What grocery shoppers want: Low prices, one-stop shopping
Donna Brown visited a Whole Foods for the first time in at least five months with one goal: see how much Amazon had cut prices. She did buy almond milk, yogurt and lunch meat, but doesn't plan to quit her usual grocers, Walmart and HEB, where she says she finds bigger selections and lower prices.
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"I am a comparison shopper," says Brown, a part-time administrative assistant in Austin, Texas.
Amazon made a splash right away as the new owner of Whole Foods, slashing prices Monday on baby kale, avocados and ground beef. That attracted some customers, but whether shoppers who've found cheaper alternatives will come back, or those who never visited will give Whole Foods a try, may help determine what kind of effect the blockbuster deal has on how people get their groceries.
Shoppers who talked with The Associated Press this week say what they want most of all is lower prices and one-stop shopping.
Stores are competing fiercely to attract them. Traditional supermarket chain Kroger stressed earlier this year that it does not plan to "lose on price." Target is spending billions to remodel its stores and highlight its grocery section. Newer entrants from Europe, such as discounters Aldi and Lidl, are opening more U.S. stores. And Walmart, the country's largest grocer, is making it easier for customers to order groceries online and pick them up at the store.
Some shoppers say they're concerned with Amazon's growing power, while others said the nearest Whole Foods was too far away to be a frequent stop. And while other supermarkets have added aisles of organic and natural products to mimic Whole Foods, the chain still doesn't sell some consumer favorites like Diet Coke, Bounty towels or other brands people want.
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Brown said the "chichi organic stuff" at Whole Foods can't replace her Clairol hair color or allergy medicine.
"I'm going to gravitate to Walmart," she said.
Gail Johnson, a pharmacy technician from Cleveland, has never been to a Whole Foods and doesn't plan to, even after hearing about the price cuts.
"Organic food is real high expensive, but here there's regular food," Johnson said while browsing a movie rental kiosk near the Walmart entrance. "They've got movies, liquor, beer, ice cream; anything you want."
Analysts at Citi and JPMorgan Chase say they do expect the price cuts at Whole Foods to make the chain more competitive with rivals and attract more shoppers. And Amazon said the moves this week were just the beginning. It expects to lower prices on more items and will offer discounts to members of its $99-a-year Prime program. More price cuts may also help shake the grocer's "Whole Paycheck" image.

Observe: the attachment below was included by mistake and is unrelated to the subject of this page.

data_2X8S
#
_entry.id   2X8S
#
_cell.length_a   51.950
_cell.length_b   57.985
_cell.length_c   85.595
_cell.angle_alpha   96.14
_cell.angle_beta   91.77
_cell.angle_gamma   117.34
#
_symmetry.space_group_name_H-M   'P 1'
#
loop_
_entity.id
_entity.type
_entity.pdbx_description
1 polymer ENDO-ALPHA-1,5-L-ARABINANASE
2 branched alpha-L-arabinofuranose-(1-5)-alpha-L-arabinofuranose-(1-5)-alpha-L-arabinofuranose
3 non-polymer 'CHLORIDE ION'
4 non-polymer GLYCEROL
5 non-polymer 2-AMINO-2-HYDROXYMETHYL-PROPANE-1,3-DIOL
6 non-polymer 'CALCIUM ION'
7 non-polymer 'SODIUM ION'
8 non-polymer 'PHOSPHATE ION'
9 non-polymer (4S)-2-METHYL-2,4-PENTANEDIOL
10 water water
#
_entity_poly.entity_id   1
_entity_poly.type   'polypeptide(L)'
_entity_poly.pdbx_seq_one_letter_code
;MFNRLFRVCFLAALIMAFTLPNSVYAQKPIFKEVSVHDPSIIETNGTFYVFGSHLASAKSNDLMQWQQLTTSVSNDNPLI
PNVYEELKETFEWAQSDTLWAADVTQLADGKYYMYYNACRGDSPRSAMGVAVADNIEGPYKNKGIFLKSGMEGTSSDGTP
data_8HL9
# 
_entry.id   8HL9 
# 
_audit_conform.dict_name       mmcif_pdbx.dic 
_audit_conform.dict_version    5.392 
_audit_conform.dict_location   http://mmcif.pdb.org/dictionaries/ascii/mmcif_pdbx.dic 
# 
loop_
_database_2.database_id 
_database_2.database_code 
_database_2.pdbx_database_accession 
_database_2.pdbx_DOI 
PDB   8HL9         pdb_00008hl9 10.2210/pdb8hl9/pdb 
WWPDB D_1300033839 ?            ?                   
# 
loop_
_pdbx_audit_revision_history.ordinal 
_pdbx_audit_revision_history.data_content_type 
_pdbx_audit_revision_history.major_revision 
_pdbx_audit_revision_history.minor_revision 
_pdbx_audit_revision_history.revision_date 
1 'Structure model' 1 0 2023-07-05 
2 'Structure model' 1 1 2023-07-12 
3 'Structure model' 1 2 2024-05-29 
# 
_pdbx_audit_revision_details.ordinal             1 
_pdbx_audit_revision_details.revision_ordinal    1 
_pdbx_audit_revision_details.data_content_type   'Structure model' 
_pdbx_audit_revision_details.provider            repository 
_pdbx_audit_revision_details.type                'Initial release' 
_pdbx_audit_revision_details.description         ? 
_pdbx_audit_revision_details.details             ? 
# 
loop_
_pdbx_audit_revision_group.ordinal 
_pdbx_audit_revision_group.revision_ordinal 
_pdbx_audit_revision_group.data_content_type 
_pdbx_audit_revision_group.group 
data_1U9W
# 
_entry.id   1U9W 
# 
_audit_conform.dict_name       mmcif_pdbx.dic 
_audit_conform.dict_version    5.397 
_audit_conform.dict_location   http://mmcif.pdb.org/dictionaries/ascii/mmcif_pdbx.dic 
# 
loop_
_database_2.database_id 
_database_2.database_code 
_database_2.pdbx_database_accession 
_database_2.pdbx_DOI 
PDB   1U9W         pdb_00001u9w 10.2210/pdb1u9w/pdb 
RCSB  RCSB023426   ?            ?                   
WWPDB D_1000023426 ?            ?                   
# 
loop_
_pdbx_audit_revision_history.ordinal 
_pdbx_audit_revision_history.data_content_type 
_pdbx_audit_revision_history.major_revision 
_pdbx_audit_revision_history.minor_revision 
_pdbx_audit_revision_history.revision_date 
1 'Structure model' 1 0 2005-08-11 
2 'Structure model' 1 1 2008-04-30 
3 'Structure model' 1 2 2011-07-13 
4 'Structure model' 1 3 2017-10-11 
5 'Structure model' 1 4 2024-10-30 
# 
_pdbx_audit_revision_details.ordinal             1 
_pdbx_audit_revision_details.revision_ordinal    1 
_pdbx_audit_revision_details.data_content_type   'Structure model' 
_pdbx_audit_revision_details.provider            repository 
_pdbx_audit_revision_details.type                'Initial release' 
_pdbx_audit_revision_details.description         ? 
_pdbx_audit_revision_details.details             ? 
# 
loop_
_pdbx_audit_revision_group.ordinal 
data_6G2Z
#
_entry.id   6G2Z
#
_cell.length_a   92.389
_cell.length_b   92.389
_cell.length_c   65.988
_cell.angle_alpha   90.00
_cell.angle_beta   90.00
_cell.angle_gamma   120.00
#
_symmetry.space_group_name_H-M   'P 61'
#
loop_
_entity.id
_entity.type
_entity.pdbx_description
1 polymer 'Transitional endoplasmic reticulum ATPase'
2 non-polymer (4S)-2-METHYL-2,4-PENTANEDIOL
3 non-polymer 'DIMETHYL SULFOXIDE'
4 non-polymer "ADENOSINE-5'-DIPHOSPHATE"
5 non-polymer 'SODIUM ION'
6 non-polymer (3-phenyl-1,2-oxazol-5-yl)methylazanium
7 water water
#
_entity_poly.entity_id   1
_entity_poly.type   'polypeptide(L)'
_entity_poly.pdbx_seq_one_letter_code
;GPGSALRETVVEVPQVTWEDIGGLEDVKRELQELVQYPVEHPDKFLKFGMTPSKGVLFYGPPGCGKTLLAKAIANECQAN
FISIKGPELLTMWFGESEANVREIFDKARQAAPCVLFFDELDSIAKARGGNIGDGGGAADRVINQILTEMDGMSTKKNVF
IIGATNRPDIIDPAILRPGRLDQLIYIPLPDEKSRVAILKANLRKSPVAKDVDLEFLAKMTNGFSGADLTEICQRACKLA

Knocking a few cents off some items won't attract new customers since Whole Foods is known to be expensive, said Carol Major, a retired dental assistant who was sitting outside a Trader Joe's in Philadelphia with two shopping bags.
She likes both stores, but "people who shop (at Whole Foods) aren't too worried about prices," she said.
Rachel Manders, a stay-at-home mom who was at a Whole Foods in University Heights, Ohio, on Monday, likes to stock up on produce there but goes elsewhere for other goods.
"I didn't see everything discounted," Manders said. "I got avocados, tomatoes, at a substantial cheaper price than yesterday, so I was happy."
Some Whole Foods fans were worried about Amazon's growing influence in their lives.
"It's going to make me want to go to Whole Foods less because they're already a corporation, but now they're part of Amazon, which already owns so many other things," said Hillary Minor, who recently moved to Seattle, where Amazon.com Inc. is based. "It just seems like it's taking over."
U.S. regulators didn't have a problem with the Amazon and Whole Foods deal, giving the e-commerce giant the go-head last week to acquire Whole Foods for nearly $14 billion. Whole Foods has about 460 stores in the U.S., far fewer than Kroger Co.'s 2,800 locations and Wal-Mart Stores Inc.'s more than 4,000.
Joshua Cano of Seattle said he'll stick to Quality Food Centers, a supermarket chain owned by Kroger, even though he says Whole Foods has high-quality food.
"I can come here," he said, "and spend half the cost and get twice as much food."
Associated Press reporters Anthony Izaguirre in Philadelphia, Manuel Valdes in Seattle and Dake Kang in Cleveland contributed to this report.
Contact Joseph Pisani at http://twitter.com/josephpisani